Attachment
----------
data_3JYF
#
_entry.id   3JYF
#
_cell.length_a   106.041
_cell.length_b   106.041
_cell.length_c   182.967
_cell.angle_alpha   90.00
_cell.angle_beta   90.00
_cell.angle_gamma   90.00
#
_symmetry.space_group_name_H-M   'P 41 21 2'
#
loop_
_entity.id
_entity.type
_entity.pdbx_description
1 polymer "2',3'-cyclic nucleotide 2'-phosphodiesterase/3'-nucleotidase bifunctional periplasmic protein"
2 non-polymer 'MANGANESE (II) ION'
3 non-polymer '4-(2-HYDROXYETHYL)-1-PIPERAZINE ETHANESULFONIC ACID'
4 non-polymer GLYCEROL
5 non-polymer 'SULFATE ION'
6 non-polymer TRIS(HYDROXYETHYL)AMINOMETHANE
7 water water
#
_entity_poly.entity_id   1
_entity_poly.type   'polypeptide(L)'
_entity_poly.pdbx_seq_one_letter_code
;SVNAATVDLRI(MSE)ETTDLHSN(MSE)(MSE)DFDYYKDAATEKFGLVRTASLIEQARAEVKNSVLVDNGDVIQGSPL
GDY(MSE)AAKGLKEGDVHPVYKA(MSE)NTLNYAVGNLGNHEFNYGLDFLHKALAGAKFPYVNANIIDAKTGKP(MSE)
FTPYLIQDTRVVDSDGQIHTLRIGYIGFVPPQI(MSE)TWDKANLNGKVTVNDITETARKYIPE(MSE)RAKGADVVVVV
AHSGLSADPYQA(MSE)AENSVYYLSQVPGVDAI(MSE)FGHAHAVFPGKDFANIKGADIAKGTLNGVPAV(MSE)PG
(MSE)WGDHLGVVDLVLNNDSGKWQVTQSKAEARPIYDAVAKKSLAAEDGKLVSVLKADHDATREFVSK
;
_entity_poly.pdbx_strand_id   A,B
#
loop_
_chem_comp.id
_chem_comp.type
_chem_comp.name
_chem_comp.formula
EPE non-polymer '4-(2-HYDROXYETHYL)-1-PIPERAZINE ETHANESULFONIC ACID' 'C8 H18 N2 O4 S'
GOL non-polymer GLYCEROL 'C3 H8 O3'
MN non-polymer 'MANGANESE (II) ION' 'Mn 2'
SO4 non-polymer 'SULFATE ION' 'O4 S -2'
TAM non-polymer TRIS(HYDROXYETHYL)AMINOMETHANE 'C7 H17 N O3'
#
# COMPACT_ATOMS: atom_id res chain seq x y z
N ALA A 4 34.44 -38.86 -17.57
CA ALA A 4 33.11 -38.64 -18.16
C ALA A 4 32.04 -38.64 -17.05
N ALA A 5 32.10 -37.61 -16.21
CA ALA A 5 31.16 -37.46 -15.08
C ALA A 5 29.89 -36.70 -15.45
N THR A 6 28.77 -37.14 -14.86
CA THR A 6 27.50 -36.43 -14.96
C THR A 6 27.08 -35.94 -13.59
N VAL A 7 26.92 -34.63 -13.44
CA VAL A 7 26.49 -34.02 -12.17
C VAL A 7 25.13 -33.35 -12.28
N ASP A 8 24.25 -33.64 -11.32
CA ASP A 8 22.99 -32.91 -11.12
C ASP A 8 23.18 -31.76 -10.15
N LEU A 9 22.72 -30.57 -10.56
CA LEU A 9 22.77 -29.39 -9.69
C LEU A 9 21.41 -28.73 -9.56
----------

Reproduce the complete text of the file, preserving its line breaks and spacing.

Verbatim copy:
data_3JYF
#
_entry.id   3JYF
#
_cell.length_a   106.041
_cell.length_b   106.041
_cell.length_c   182.967
_cell.angle_alpha   90.00
_cell.angle_beta   90.00
_cell.angle_gamma   90.00
#
_symmetry.space_group_name_H-M   'P 41 21 2'
#
loop_
_entity.id
_entity.type
_entity.pdbx_description
1 polymer "2',3'-cyclic nucleotide 2'-phosphodiesterase/3'-nucleotidase bifunctional periplasmic protein"
2 non-polymer 'MANGANESE (II) ION'
3 non-polymer '4-(2-HYDROXYETHYL)-1-PIPERAZINE ETHANESULFONIC ACID'
4 non-polymer GLYCEROL
5 non-polymer 'SULFATE ION'
6 non-polymer TRIS(HYDROXYETHYL)AMINOMETHANE
7 water water
#
_entity_poly.entity_id   1
_entity_poly.type   'polypeptide(L)'
_entity_poly.pdbx_seq_one_letter_code
;SVNAATVDLRI(MSE)ETTDLHSN(MSE)(MSE)DFDYYKDAATEKFGLVRTASLIEQARAEVKNSVLVDNGDVIQGSPL
GDY(MSE)AAKGLKEGDVHPVYKA(MSE)NTLNYAVGNLGNHEFNYGLDFLHKALAGAKFPYVNANIIDAKTGKP(MSE)
FTPYLIQDTRVVDSDGQIHTLRIGYIGFVPPQI(MSE)TWDKANLNGKVTVNDITETARKYIPE(MSE)RAKGADVVVVV
AHSGLSADPYQA(MSE)AENSVYYLSQVPGVDAI(MSE)FGHAHAVFPGKDFANIKGADIAKGTLNGVPAV(MSE)PG
(MSE)WGDHLGVVDLVLNNDSGKWQVTQSKAEARPIYDAVAKKSLAAEDGKLVSVLKADHDATREFVSK
;
_entity_poly.pdbx_strand_id   A,B
#
loop_
_chem_comp.id
_chem_comp.type
_chem_comp.name
_chem_comp.formula
EPE non-polymer '4-(2-HYDROXYETHYL)-1-PIPERAZINE ETHANESULFONIC ACID' 'C8 H18 N2 O4 S'
GOL non-polymer GLYCEROL 'C3 H8 O3'
MN non-polymer 'MANGANESE (II) ION' 'Mn 2'
SO4 non-polymer 'SULFATE ION' 'O4 S -2'
TAM non-polymer TRIS(HYDROXYETHYL)AMINOMETHANE 'C7 H17 N O3'
#
# COMPACT_ATOMS: atom_id res chain seq x y z
N ALA A 4 34.44 -38.86 -17.57
CA ALA A 4 33.11 -38.64 -18.16
C ALA A 4 32.04 -38.64 -17.05
N ALA A 5 32.10 -37.61 -16.21
CA ALA A 5 31.16 -37.46 -15.08
C ALA A 5 29.89 -36.70 -15.45
N THR A 6 28.77 -37.14 -14.86
CA THR A 6 27.50 -36.43 -14.96
C THR A 6 27.08 -35.94 -13.59
N VAL A 7 26.92 -34.63 -13.44
CA VAL A 7 26.49 -34.02 -12.17
C VAL A 7 25.13 -33.35 -12.28
N ASP A 8 24.25 -33.64 -11.32
CA ASP A 8 22.99 -32.91 -11.12
C ASP A 8 23.18 -31.76 -10.15
N LEU A 9 22.72 -30.57 -10.56
CA LEU A 9 22.77 -29.39 -9.69
C LEU A 9 21.41 -28.73 -9.56